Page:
AIG could pay hefty bonus once again despite outrage

So far, the government has yet to enact concrete steps to prevent it from happening all over again. (AP)

To many Americans, it is a matter of common sense: traders who failed so spectacularly at their jobs that they nearly brought down the global economy should be fired, not rewarded with handsome bonuses.

Yet AIG, the fallen insurer, paid out an additional $100 million (Dh367m) this month, much of it to the very financial products division whose rampant risk-taking took the company to the brink. And there is another $75m coming.

So far, the government has yet to enact concrete steps to prevent it from happening all over again.

Regulators still lack the authority to wind down large financial firms, and the private sector continues to use compensation contracts that preclude renegotiation when performance sours.

Treasury Secretary Timothy Geithner has called on Congress to pass a tax on financial institutions, which he says could be used to help recoup the money.

But experts say this approach ignores a key lesson from the crisis: the need to ensure that contracts for executive pay are written in such a way that encourages prudent behaviour and accountability, not unabashed risk-taking.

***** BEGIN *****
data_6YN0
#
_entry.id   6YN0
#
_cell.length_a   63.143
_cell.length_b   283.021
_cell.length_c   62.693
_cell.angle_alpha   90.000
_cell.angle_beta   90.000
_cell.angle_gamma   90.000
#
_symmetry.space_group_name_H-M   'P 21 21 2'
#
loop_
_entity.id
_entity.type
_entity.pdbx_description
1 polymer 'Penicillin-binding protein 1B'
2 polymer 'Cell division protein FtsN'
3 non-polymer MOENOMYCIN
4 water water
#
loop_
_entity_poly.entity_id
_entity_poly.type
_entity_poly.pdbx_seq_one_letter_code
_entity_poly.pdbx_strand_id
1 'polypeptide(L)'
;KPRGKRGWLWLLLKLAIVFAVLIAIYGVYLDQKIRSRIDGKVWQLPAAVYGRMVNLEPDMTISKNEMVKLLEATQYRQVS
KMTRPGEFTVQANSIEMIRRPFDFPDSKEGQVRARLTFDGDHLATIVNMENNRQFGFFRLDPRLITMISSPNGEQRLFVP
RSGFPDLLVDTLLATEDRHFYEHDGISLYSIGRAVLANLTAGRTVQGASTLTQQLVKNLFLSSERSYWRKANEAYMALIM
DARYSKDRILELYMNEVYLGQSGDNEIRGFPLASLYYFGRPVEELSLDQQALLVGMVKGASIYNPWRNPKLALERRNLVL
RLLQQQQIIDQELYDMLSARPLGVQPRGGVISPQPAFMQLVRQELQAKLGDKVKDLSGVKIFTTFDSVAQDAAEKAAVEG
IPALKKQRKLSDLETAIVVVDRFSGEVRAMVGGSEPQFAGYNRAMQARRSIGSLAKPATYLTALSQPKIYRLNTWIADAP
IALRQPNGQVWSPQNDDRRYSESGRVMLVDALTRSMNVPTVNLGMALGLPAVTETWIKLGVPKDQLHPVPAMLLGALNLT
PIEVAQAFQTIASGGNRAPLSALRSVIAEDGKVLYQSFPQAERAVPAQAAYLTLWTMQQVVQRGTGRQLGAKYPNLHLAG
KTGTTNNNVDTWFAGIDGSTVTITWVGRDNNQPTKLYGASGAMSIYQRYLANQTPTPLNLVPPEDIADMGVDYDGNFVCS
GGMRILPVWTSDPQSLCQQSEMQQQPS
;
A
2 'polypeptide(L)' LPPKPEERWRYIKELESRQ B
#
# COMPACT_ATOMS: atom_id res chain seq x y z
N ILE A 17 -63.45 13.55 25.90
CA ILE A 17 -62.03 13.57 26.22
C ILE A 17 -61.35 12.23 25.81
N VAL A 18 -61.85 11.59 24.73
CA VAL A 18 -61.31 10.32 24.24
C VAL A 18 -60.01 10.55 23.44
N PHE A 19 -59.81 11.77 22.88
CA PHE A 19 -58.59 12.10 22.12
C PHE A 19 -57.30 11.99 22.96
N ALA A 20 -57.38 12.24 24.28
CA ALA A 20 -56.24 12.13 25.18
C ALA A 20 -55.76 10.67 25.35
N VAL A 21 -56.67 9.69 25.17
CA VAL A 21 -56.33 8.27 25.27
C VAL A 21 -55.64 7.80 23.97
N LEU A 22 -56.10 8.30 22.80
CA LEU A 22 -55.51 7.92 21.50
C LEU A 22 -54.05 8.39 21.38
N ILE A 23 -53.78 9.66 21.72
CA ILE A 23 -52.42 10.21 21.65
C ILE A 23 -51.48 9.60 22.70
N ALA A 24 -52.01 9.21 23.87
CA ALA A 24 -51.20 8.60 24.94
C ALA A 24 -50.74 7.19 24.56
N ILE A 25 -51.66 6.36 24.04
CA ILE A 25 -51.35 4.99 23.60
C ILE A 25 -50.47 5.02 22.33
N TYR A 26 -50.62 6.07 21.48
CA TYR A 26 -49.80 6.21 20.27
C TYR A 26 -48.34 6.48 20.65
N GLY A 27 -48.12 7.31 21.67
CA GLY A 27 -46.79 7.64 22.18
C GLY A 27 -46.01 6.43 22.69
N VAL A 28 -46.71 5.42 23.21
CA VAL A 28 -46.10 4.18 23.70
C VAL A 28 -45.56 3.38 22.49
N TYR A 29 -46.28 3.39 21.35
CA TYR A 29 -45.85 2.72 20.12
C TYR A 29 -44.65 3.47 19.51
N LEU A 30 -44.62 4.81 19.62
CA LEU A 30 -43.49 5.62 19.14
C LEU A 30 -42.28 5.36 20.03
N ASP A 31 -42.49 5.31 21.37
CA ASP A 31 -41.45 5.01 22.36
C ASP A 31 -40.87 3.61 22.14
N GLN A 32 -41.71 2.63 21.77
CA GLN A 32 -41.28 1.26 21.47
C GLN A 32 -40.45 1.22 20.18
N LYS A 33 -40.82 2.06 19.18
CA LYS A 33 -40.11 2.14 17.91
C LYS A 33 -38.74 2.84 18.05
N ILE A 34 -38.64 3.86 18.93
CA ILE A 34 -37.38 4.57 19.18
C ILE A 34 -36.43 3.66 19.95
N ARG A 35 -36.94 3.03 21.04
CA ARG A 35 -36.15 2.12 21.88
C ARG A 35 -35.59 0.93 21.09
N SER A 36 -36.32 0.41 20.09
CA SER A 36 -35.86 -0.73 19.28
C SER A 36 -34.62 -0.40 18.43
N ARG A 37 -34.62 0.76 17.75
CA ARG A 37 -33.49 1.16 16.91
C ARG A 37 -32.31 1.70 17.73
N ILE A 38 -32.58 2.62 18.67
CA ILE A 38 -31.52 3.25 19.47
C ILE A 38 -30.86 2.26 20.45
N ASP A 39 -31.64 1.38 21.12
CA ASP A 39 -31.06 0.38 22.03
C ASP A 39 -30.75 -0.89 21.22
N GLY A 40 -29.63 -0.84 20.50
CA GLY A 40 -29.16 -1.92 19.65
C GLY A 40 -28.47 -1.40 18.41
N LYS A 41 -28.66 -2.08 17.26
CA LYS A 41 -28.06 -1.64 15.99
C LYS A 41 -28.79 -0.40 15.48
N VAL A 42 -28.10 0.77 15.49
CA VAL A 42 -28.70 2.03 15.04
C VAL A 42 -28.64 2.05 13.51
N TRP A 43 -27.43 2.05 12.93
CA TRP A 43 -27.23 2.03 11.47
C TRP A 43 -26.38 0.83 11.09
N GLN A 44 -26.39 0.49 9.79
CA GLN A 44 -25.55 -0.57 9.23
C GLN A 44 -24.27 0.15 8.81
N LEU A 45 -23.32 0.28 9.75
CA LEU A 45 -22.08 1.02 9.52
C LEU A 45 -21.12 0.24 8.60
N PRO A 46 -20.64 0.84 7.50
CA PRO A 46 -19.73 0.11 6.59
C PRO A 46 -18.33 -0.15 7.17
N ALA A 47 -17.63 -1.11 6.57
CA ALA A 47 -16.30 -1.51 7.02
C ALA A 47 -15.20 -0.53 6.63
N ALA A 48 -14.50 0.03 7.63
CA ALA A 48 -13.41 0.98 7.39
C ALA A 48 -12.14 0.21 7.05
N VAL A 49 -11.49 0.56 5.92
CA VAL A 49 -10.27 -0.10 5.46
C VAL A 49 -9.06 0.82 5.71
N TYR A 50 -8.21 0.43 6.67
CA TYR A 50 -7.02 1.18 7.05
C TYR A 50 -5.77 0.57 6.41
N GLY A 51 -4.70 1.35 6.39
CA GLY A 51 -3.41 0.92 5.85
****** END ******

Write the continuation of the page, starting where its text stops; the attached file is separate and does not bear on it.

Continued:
"All pay plans should require checks and balances, including the use of 'circuit breakers' which prohibit any payments when the company is in a financial crisis or similar problem situation - i e AIG and most of Wall Street," said Paul Dorf, a Managing Director at consulting firm Compensation Resources.

Many analysts say such restrictions, sometimes known as clawbacks, should extend well beyond finance, pointing to scandals at firms such as Enron and Worldcom.

Geithner, and pay czar Kenneth Feinberg, say that while lamentable, the AIG payments must legally be honoured. President Barack Obama has argued that high executive pay is a natural outcome of the "free market". This explanation does not sit well with many Americans, who are upset at what they see as an unfair system that rewards incompetence.

And then there is the staggering price tag: the AIG bailout, which gave the government a 79.9 per cent stake in the firm, cost some $182 billion – enough to employ more than 12 million minimum wage workers for a full year.

While executive pay tends to be far higher in the United States than in other rich nations, European governments have taken a tougher stance. Britain has announced a 50 per cent levy on large bank bonuses and France appears to be moving in a similar direction.

In AIG's case, remuneration contracts were written in a way that largely blocks any sort of legal dispute after the fact.

 

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